Persona Digital

Music Studio Technology

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Rhythm

Everyone knows what rhythm is but is not easy to define or describe in simple terms. Rhythm is about marking time with movement and sounds. Music is about journeying through time, brief excursions with time markers as guides. Rhythms in nature are repeating movements with both regular and irregular timing. You can hear rhythm in insect and bird songs, with dripping water, and waves rolling onto a beach. We walk and talk rhythmically. Humans tap with fingers and move restless legs rhythmically. Some children can't sit still and fidget with built in rhythms.

There are deep sources of rhythm such as the heartbeat that all of us hear for several months in the maternal womb. A healthy heartbeat at rest is 60 BPM. Bass and kick drums playing half notes with a tempo of 120 BPM simulate the heart rhythm. If you listen to the heart with a stethoscope, you will hear two sounds per beat. Heart sounds occur when heart valves close; the rhythm is asynchronous... lub dub pause, lub dub pause... You often hear this rhythm in popular songs. The kick (bass) drum leads. With excitement and exertion the heart beats more rapidly and the pause between the heart sounds becomes shorter.

Ancient humans made wood and stones tools, hitting objects against each other, creating rhythmic sounds. Some tools were intended as weapons, but tool making and rhythmic sound making came together and evolved into early music. Sticks, logs and animal skins came together as percussion instruments. Early music consisted of drumming, singing and dancing. Nothing much has changed. Jazz emerged from dance music with an emphasis on rhythms which emerged from African traditions of ritual and celebration. The intellectual complexity of jazz came later and was built on top of rhythm.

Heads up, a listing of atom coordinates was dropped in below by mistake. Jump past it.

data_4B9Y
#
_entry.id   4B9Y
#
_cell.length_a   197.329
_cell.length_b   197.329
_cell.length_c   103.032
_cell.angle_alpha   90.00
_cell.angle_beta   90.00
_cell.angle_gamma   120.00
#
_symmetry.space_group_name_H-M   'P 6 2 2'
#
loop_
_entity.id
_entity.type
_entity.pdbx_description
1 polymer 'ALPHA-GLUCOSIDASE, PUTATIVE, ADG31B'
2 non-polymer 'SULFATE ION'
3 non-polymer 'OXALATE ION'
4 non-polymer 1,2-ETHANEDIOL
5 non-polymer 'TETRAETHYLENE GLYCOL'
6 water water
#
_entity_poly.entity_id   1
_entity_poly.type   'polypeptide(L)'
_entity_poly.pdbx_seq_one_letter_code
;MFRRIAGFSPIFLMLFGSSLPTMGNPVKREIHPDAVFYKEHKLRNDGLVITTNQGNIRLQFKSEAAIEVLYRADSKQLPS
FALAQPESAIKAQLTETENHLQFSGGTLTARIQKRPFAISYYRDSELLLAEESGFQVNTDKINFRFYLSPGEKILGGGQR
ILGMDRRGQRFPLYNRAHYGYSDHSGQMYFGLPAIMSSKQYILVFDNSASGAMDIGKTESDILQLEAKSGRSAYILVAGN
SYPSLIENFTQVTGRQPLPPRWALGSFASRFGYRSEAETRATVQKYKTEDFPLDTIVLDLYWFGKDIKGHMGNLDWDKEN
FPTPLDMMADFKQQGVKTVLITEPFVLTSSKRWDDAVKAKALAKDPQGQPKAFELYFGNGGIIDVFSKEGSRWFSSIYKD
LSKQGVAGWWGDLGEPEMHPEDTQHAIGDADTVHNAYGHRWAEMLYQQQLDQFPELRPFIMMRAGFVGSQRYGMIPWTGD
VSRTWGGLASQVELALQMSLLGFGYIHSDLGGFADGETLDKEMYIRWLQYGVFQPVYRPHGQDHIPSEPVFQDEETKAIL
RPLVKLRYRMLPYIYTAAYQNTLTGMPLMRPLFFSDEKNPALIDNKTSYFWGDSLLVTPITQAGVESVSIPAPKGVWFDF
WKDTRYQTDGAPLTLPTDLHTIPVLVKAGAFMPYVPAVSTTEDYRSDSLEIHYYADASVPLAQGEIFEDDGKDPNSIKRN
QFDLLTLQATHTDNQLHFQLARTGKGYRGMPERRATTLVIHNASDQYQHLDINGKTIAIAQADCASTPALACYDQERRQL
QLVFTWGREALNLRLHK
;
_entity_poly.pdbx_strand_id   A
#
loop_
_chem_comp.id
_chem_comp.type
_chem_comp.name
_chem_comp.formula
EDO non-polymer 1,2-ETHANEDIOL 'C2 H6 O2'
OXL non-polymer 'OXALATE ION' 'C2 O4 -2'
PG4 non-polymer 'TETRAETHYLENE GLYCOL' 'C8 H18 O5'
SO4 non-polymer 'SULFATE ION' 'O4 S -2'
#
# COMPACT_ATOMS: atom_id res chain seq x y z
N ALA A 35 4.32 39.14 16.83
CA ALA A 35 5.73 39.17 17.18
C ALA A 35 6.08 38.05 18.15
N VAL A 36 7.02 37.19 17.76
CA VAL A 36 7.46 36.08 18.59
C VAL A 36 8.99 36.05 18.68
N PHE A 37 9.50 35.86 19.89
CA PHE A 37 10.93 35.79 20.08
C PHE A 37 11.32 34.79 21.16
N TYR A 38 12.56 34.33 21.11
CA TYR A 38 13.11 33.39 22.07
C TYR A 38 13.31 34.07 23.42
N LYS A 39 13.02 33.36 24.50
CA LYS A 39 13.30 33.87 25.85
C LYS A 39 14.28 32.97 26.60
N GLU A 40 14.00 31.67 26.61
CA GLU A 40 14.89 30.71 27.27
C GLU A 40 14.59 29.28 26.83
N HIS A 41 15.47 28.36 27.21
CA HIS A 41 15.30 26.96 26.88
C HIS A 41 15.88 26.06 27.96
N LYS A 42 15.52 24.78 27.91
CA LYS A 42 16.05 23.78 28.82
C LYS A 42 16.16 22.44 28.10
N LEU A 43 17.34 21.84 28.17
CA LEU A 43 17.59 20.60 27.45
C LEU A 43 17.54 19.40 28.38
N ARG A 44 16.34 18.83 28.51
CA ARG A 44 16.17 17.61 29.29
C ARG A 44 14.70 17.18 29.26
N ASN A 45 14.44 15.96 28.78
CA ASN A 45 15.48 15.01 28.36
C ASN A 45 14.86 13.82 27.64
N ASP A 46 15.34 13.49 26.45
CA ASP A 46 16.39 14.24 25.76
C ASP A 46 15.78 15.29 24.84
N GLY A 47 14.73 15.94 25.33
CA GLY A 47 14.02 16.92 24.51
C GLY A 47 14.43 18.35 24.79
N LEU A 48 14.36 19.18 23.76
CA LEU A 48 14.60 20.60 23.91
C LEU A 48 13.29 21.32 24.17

The term, prosody, refers to the musical aspects of speech, including intonation, rhythm, pitch changes and non-linguistic sounds. Conversations are a mix of real language and non-linguistic sounds and gestures. Much of the sound-emitting behavior observed in human conversations is old primate behavior. Chimpanzees could trade places with humans and feel quite at home. See Prosody and Intonation

Music terms that refer to rhythm are time signature, tempo, meter, duration.
Tempo
describes that pace of note playing. One beat is assigned a note value and phrases ( bars) are assigned a number of notes. The most common time signature is 4/4, one quarter note= one beat and each bar has 4 beats. A metronome is any mechanical or electronic device that can be set to a specific tempo and makes a sound at every beat.

Duration A standard popular song is 3 to 4 minutes in length with a range of tempos from 80 to 130 BPM. A piece in 4/4 time at 120 BPM with 12X 8 bar sections or 96 measures will last 3.2 minutes.

Groove and Style Popular songs have a groove created by a drummer, a bass player and a rhythm guitar or keyboard. The groove is the essential determinant of popular styles, followed by instrumentation, and song structure. Rock and Roll, for example, features electric guitars and standard drumming, usually in 4/4 time. In live performances, the rock groove dominates and keeps large audiences pulsing with the rhythm, synched to strobe lights.

Percussion instruments are the most obvious rhythm makers. To percuss is to tap or hit. Sticks can hit almost any object to make sounds. Hollow objects make louder sounds. Skin covered logs, wood or metal cylinders make louder sounds. The modern drummer with a kit sits surrounded by a number of drums, symbols and other objects that he hits with sticks, sometimes in a fenzy of motion that can produce loud noise.

Meaningful rhythm pulses and informs about meter and passage of time without becoming noise.

More about Percussion Instruments
  • Topics presented at Persona Digital Studio are from the book,
    The Sound of Music
    by Stephen Gislason.
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    Persona Digital Studio is located on the Sunshine Coast, Sechelt, British Columbia, Canada.

    Persona Music Recordings: Our Music Catalogue includes recorded performances under the names P2500 Band, Em4U, and the Persona Classical Consort. Some music online is offered to illustrate music history, advance music education and appreciation. The recordings presented online demonstrate Persona Studio's arranging, recording and mastering techniques. All the recordings are completed in house by Stephen Gislason.

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